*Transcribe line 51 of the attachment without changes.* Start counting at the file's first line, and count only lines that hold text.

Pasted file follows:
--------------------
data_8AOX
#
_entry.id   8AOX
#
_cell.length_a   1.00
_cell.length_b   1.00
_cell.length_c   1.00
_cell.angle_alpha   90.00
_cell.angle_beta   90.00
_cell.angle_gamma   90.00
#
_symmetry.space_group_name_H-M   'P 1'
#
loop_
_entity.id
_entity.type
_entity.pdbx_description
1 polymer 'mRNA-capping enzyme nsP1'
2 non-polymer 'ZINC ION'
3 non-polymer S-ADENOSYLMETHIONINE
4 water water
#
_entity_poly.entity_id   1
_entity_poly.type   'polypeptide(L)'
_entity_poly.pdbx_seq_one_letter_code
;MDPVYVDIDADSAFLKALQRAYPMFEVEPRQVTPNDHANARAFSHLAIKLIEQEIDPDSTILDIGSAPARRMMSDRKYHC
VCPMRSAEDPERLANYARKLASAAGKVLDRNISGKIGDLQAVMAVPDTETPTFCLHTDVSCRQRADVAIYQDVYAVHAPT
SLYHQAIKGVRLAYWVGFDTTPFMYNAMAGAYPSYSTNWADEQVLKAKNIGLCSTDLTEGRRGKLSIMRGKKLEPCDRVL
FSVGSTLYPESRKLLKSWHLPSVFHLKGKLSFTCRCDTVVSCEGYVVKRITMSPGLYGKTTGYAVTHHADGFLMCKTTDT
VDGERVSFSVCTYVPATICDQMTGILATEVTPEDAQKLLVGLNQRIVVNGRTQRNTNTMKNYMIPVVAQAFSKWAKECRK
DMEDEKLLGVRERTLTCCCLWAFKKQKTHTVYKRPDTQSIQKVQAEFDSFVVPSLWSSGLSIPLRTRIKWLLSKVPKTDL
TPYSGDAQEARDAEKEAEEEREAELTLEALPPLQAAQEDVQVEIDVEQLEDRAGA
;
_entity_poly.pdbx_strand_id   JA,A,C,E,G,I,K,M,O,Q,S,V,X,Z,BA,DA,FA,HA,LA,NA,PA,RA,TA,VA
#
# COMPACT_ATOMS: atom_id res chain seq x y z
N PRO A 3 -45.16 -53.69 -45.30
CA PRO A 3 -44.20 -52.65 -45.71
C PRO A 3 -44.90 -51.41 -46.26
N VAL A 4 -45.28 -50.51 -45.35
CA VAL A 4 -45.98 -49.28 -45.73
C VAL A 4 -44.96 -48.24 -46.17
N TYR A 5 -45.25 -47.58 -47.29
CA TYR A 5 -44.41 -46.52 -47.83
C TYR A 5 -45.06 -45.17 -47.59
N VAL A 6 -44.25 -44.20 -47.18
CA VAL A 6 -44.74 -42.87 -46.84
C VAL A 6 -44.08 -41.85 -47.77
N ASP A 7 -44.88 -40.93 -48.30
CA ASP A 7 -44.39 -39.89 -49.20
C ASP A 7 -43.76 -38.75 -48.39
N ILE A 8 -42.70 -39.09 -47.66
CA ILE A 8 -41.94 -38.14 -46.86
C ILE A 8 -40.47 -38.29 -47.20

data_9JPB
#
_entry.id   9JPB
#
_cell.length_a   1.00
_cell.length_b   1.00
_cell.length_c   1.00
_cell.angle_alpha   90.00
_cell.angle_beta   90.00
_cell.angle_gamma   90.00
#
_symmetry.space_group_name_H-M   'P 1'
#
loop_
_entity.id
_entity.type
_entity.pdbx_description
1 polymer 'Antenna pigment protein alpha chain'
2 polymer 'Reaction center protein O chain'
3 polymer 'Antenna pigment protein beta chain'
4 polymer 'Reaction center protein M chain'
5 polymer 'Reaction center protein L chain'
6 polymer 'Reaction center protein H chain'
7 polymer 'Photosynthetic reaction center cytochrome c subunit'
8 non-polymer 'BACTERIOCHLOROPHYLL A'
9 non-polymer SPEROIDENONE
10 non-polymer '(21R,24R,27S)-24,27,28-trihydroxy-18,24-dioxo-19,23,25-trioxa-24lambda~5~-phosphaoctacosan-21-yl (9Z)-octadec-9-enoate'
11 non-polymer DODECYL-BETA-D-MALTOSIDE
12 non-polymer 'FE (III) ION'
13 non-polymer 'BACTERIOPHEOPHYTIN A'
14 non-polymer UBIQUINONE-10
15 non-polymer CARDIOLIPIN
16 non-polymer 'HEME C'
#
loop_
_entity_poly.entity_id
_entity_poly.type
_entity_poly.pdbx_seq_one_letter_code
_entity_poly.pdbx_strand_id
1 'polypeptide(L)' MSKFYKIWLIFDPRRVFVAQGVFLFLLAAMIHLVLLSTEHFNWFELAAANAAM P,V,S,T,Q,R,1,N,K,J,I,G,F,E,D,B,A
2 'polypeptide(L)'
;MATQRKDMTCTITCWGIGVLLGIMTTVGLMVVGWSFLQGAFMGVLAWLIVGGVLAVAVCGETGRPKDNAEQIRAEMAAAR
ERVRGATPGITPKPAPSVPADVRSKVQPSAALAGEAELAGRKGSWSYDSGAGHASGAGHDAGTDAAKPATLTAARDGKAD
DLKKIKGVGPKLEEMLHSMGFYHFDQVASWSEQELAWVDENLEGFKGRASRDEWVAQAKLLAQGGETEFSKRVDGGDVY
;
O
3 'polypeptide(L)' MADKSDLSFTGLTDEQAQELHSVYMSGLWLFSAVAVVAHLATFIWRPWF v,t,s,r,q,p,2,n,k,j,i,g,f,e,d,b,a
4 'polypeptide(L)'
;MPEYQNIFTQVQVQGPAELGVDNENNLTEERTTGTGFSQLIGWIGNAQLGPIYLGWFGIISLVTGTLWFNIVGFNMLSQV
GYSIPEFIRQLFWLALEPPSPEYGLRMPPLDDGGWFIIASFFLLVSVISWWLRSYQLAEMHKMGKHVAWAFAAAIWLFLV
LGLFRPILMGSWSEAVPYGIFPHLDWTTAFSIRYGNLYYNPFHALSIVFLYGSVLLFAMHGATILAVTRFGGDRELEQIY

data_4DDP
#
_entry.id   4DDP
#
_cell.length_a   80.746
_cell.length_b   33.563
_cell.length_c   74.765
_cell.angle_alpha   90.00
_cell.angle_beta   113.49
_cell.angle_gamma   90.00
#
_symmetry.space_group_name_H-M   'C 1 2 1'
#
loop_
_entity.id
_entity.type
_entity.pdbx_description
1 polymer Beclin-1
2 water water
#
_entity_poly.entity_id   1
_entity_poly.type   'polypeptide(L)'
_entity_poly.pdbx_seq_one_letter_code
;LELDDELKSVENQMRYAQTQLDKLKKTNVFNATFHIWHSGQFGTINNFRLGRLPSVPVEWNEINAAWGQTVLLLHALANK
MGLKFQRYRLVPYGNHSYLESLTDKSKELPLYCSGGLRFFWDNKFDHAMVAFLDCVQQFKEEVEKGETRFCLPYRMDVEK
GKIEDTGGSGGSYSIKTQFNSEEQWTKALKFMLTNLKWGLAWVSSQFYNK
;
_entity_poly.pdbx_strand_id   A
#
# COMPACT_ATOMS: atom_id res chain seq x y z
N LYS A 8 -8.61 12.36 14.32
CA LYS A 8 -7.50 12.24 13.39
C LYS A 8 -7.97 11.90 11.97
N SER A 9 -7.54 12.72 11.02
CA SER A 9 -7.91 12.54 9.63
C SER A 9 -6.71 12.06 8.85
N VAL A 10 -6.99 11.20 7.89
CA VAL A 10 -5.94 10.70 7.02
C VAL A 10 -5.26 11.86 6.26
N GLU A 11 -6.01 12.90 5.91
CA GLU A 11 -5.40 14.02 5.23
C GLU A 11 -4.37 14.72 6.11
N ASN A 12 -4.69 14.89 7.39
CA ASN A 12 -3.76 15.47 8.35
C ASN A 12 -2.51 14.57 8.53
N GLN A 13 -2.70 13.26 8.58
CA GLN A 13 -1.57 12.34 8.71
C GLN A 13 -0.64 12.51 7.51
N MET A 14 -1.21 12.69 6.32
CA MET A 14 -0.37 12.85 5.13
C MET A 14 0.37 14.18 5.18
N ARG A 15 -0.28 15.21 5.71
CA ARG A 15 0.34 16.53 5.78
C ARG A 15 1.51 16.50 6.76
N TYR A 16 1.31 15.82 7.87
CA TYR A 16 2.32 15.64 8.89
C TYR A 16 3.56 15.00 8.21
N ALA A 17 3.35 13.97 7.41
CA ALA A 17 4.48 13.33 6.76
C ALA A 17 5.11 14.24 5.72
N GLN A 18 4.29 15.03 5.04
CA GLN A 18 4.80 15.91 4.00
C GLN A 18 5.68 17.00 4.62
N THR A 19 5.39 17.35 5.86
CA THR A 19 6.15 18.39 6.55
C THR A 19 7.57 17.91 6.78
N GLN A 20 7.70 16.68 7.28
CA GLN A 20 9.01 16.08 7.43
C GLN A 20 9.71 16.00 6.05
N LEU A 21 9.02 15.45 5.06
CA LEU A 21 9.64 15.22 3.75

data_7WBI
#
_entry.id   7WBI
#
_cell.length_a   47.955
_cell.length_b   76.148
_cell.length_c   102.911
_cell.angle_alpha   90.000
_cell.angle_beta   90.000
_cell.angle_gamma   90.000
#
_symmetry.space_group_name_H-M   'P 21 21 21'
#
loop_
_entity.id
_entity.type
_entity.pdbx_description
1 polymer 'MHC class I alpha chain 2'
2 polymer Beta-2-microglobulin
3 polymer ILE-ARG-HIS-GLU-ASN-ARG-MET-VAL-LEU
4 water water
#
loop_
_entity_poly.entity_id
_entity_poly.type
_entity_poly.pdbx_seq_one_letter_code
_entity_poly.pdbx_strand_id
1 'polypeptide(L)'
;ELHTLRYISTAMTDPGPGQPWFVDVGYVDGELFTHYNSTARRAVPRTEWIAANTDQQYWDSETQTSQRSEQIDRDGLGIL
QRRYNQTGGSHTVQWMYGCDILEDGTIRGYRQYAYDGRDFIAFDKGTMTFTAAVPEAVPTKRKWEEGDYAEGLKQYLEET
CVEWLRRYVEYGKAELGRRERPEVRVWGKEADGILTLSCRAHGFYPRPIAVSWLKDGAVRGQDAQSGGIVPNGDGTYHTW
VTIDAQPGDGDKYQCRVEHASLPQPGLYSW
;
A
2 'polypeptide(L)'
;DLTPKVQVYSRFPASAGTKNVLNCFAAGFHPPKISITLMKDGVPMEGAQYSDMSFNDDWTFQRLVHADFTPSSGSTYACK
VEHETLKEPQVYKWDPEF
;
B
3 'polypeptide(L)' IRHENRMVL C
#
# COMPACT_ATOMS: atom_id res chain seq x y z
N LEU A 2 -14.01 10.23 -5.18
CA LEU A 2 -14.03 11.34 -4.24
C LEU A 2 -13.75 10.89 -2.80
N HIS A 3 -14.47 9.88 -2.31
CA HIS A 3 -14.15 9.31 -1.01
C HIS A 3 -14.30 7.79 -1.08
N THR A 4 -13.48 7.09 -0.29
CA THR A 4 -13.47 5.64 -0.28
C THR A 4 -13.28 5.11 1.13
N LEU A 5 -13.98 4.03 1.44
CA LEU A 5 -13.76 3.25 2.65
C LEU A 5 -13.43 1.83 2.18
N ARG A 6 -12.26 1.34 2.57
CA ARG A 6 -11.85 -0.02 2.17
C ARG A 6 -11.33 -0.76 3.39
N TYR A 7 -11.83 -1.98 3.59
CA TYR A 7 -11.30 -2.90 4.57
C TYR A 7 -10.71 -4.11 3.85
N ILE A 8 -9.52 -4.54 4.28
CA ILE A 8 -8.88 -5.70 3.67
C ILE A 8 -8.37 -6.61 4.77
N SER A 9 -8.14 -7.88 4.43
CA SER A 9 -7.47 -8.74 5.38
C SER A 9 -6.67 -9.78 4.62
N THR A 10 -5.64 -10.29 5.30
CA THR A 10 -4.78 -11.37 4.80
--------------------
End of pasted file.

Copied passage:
C ASP A 7 -43.76 -38.75 -48.39